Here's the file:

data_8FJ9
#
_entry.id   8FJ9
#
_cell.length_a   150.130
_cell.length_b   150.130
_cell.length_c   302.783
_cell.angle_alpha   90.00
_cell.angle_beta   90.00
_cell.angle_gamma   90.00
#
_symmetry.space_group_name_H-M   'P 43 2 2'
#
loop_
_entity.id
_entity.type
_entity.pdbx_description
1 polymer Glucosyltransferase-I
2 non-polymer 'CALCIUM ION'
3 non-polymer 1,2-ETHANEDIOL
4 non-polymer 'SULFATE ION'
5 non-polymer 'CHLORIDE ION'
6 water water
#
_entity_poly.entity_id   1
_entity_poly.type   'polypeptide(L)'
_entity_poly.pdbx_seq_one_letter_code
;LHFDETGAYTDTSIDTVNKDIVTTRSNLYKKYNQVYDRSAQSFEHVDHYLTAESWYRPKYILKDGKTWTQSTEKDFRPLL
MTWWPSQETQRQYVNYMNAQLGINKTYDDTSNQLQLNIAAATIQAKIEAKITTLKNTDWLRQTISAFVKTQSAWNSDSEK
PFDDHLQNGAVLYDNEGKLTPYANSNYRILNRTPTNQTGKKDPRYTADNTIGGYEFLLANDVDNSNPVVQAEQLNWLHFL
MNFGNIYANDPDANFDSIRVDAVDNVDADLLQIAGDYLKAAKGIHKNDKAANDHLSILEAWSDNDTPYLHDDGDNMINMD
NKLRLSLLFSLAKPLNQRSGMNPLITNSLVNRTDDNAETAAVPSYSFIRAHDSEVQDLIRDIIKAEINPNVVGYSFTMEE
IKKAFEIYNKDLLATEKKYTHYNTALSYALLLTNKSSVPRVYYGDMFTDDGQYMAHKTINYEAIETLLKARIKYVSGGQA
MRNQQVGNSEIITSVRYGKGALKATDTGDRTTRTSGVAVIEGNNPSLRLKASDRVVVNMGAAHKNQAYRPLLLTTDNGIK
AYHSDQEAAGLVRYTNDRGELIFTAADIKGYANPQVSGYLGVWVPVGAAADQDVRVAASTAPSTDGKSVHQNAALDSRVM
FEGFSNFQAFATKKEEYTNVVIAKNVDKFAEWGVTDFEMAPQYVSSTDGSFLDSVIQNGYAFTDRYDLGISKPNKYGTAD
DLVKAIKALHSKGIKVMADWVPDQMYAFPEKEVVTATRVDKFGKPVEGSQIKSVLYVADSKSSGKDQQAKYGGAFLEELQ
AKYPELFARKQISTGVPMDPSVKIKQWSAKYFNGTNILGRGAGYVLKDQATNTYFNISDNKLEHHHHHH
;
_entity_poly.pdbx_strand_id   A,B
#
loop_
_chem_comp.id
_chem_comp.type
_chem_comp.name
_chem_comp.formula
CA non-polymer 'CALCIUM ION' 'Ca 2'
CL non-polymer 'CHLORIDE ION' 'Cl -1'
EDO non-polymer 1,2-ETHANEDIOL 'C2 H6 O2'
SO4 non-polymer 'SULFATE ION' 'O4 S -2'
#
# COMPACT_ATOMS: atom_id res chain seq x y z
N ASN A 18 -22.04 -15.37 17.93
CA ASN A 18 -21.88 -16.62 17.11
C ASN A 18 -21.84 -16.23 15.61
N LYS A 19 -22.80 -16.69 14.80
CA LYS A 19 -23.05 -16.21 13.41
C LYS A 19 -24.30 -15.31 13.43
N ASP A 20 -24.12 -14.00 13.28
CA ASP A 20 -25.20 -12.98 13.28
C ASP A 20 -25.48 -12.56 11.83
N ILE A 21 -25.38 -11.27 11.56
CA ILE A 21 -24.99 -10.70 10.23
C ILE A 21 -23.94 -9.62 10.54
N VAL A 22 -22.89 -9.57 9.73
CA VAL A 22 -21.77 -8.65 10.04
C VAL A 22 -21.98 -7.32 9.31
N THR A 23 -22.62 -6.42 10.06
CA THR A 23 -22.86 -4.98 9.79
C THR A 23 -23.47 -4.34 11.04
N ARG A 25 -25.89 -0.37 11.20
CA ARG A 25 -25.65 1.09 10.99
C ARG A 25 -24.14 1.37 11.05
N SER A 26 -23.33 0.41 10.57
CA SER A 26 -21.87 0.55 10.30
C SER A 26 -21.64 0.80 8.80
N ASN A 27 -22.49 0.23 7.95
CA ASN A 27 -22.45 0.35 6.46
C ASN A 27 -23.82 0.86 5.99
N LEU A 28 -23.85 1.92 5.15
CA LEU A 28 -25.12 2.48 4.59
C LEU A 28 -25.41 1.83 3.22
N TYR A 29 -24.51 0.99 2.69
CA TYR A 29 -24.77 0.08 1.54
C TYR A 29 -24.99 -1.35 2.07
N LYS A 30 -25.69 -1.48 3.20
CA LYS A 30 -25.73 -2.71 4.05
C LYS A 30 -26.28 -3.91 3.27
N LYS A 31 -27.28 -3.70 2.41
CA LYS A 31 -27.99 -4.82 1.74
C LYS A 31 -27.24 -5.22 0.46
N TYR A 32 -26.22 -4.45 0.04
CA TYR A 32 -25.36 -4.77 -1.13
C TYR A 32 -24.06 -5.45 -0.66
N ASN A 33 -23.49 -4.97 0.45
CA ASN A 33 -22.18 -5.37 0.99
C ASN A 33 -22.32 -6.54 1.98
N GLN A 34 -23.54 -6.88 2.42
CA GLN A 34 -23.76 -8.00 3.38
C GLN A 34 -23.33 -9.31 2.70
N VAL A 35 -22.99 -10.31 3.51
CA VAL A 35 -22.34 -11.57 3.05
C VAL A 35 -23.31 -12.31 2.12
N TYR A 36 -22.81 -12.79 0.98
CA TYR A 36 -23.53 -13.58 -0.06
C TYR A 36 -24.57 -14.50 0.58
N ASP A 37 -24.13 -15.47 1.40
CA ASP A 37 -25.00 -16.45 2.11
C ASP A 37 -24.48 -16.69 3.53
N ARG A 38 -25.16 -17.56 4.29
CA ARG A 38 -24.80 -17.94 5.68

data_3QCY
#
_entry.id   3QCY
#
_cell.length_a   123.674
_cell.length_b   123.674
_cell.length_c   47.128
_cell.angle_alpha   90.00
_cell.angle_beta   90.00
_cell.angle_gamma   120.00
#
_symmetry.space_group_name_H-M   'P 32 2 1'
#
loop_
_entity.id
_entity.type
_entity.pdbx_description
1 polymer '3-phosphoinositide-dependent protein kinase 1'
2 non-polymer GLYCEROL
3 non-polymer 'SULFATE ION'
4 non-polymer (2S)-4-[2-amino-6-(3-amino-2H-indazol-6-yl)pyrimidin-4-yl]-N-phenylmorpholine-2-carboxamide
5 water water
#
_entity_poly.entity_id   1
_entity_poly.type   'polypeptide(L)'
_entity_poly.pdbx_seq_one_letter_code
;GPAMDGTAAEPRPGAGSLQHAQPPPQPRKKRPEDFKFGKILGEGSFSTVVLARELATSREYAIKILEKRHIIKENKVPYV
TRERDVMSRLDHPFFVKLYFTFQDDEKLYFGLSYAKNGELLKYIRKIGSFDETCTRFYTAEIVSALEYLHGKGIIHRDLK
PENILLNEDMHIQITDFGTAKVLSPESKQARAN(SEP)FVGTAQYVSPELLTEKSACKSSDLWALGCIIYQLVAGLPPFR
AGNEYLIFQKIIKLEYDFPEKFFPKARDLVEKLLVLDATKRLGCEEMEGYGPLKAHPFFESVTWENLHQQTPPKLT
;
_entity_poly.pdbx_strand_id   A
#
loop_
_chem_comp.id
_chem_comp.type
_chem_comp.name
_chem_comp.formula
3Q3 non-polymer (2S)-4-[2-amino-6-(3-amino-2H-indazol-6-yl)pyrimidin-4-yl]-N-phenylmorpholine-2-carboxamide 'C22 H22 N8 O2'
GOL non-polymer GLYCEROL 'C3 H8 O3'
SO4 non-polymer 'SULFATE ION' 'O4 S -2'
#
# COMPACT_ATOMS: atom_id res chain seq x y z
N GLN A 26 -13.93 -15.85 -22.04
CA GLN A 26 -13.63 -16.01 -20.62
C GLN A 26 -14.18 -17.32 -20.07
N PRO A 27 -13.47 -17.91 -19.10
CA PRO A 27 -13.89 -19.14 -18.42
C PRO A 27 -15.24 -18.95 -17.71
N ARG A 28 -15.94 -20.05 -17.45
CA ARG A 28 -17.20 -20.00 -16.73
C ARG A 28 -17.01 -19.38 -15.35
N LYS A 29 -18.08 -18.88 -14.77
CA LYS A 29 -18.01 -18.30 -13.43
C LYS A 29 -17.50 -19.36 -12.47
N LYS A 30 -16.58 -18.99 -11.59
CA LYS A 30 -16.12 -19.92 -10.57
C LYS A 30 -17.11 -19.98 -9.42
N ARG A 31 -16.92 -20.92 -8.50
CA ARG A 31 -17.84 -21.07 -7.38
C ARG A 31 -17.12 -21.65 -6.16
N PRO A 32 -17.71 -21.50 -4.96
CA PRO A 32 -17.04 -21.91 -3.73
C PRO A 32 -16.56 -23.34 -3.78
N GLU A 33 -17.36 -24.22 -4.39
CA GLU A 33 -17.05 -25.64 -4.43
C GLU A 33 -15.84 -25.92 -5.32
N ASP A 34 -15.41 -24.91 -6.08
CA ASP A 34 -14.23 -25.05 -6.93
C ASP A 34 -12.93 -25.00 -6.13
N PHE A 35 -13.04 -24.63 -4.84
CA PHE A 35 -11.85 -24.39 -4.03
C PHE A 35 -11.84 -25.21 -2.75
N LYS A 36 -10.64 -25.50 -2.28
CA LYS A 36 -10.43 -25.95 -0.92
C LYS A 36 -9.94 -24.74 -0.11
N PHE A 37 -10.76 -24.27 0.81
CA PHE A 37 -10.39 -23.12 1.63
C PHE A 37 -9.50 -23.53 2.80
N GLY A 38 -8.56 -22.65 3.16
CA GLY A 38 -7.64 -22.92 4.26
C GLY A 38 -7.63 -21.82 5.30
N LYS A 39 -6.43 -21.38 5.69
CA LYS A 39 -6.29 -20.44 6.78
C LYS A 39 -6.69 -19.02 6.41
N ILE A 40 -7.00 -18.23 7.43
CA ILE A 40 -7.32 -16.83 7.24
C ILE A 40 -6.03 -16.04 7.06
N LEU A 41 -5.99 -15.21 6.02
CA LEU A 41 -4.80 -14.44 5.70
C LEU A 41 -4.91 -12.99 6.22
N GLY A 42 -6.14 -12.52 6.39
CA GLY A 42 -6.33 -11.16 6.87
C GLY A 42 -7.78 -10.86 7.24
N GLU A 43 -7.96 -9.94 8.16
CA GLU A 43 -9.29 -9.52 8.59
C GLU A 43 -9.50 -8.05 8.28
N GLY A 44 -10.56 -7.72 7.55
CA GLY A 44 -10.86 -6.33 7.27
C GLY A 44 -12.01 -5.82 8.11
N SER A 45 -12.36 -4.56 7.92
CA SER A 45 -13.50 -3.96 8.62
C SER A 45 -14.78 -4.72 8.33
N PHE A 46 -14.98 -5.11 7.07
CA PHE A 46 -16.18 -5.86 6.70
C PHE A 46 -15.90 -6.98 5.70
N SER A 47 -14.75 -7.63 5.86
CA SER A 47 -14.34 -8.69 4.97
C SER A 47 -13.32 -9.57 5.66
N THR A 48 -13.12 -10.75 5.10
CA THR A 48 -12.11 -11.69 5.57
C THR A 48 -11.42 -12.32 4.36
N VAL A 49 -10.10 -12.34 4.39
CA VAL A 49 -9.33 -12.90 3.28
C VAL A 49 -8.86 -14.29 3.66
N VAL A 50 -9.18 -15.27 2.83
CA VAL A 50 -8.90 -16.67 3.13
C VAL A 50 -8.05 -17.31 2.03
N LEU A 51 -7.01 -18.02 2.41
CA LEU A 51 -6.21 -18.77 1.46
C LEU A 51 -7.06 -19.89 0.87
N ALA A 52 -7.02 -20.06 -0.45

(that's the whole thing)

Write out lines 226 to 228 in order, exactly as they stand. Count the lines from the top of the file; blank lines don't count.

C VAL A 49 -8.86 -14.29 3.66
N VAL A 50 -9.18 -15.27 2.83
CA VAL A 50 -8.90 -16.67 3.13